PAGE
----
At present it is only a "sentiment"; the real results will be seen in the elections.
I am extremely curious what the answer to this question will be:
To what extent will the "Davos act" affect support for Erdogan?
The reason for my curiosity:
Ecevit took back part of
This was practically the first addition of land for the Turkish nation that had been losing its lands since the 18th century.
The return of Ocalan, was seen as a move to capture a gang leader that was plotting to take Turkish lands.
In other words, both incidents were related directly to Turks and
* * *
But Erdogan's move in Davos is not related to an issue that interests us directly.
Of course, we were all shocked and saddened by the violence in
But, regardless of how you look at this issue, the problem is not directly related to us.
Many innocent children and citizens of various nations are being killed around the world each day.
This is the point that complicates my interest in this.
I wonder if Erdogan's action in Davos has stoked our pride more than the other two incidents.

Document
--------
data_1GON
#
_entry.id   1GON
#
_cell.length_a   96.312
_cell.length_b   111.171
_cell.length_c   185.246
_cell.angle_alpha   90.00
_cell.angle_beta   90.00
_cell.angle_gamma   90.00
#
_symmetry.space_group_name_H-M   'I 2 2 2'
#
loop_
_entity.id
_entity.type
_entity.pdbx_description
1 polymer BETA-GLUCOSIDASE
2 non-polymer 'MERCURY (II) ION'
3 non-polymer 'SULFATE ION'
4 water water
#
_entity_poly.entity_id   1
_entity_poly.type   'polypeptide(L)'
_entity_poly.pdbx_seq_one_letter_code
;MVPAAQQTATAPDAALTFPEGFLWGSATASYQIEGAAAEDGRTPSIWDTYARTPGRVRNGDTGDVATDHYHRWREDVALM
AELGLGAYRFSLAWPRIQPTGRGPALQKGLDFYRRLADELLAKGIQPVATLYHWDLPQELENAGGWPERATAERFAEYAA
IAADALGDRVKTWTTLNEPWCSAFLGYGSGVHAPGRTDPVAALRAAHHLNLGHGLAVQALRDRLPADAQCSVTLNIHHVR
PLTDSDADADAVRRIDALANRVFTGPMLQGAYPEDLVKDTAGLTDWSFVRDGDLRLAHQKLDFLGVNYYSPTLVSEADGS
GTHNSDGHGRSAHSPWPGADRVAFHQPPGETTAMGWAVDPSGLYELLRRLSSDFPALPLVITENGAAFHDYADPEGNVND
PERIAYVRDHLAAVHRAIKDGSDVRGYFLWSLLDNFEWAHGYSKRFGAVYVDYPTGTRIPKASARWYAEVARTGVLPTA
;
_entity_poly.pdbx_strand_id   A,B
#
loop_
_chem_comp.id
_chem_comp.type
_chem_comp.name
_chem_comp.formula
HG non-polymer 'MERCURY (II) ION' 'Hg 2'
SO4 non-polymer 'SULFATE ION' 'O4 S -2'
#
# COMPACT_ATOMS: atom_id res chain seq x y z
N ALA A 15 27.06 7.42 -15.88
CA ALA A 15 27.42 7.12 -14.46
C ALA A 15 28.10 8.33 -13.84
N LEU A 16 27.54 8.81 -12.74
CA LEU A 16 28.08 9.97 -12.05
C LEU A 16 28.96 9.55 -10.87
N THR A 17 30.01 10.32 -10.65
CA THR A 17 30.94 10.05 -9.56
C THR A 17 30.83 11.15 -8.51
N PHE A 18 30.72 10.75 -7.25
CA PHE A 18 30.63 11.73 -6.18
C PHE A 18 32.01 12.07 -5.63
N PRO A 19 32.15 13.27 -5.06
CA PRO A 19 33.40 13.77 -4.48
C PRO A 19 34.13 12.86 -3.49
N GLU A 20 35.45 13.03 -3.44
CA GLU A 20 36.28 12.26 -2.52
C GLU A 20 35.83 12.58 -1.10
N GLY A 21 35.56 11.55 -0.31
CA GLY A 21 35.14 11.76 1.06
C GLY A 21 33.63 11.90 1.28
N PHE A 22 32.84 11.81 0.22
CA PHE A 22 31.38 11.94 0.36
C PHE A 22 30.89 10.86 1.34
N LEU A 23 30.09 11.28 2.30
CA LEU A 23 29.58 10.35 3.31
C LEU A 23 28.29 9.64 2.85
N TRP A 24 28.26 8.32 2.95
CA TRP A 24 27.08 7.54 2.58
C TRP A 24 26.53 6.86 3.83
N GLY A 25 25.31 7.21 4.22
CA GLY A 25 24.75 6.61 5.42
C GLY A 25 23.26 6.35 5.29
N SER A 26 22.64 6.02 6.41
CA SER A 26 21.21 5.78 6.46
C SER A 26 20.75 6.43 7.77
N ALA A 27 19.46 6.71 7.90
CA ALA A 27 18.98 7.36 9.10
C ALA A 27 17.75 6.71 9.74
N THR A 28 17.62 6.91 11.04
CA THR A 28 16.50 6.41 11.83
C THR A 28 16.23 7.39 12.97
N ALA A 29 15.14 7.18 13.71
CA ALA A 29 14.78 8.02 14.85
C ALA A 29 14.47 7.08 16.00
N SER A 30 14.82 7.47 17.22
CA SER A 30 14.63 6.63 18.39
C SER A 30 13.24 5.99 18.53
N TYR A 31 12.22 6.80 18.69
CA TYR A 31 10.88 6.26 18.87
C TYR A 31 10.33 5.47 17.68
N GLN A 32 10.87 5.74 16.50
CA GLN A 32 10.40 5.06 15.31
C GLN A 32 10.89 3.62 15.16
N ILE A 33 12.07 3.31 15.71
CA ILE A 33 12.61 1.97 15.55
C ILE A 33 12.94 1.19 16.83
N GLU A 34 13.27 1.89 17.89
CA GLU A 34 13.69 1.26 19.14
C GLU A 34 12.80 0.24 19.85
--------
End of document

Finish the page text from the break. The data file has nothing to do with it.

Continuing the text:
And if this is the case, is the cause more psychological or sociological.
What is the connection that has lead to such widespread support?
Has our "national consciousness" heightened or contracted?
Another question is this:
I also wonder if support for Erdogan’s reaction is based on a response to the situation in
* * *
In the end, there are two things I am curious about with regard to the coming bi-elections on March 29.
Will the real debates in the community, including the cleaning up and beautification our cities and towns, be of secondary importance as was seen in previous elections?
How much of an affect will Davos have on the outcome of the elections if it is the primary debate?
Of course there is another issue:
Where should we look for the real reason if Erdogan achieves a sizable increase in support?
In psychological or sociological factors?
In other words, why a win in Davos would bring more votes than victory in
It is an interesting puzzle, isn't it?
I did not write another one for that article. I refrain from giving knee-jerk reactions during such critical periods.
The impact of my initial feelings has passed and I can now see the incident more logically.
The moderator of the session was truly appalling. He should have moderated such a critical session more delicately.
I have known Israeli President Shimon Peres for years. He always has been the person of "moderacy". However he was extremely tense in the session. His anger increased as he spoke. The Peres I know was gone and a terrible character was sitting there.
This gave justification to Erdogan's reaction. Despite this fact, there is one thing on which Peres was right.
Three out of the four people in the session was anti-Israeli; and therefore the session was unbalanced.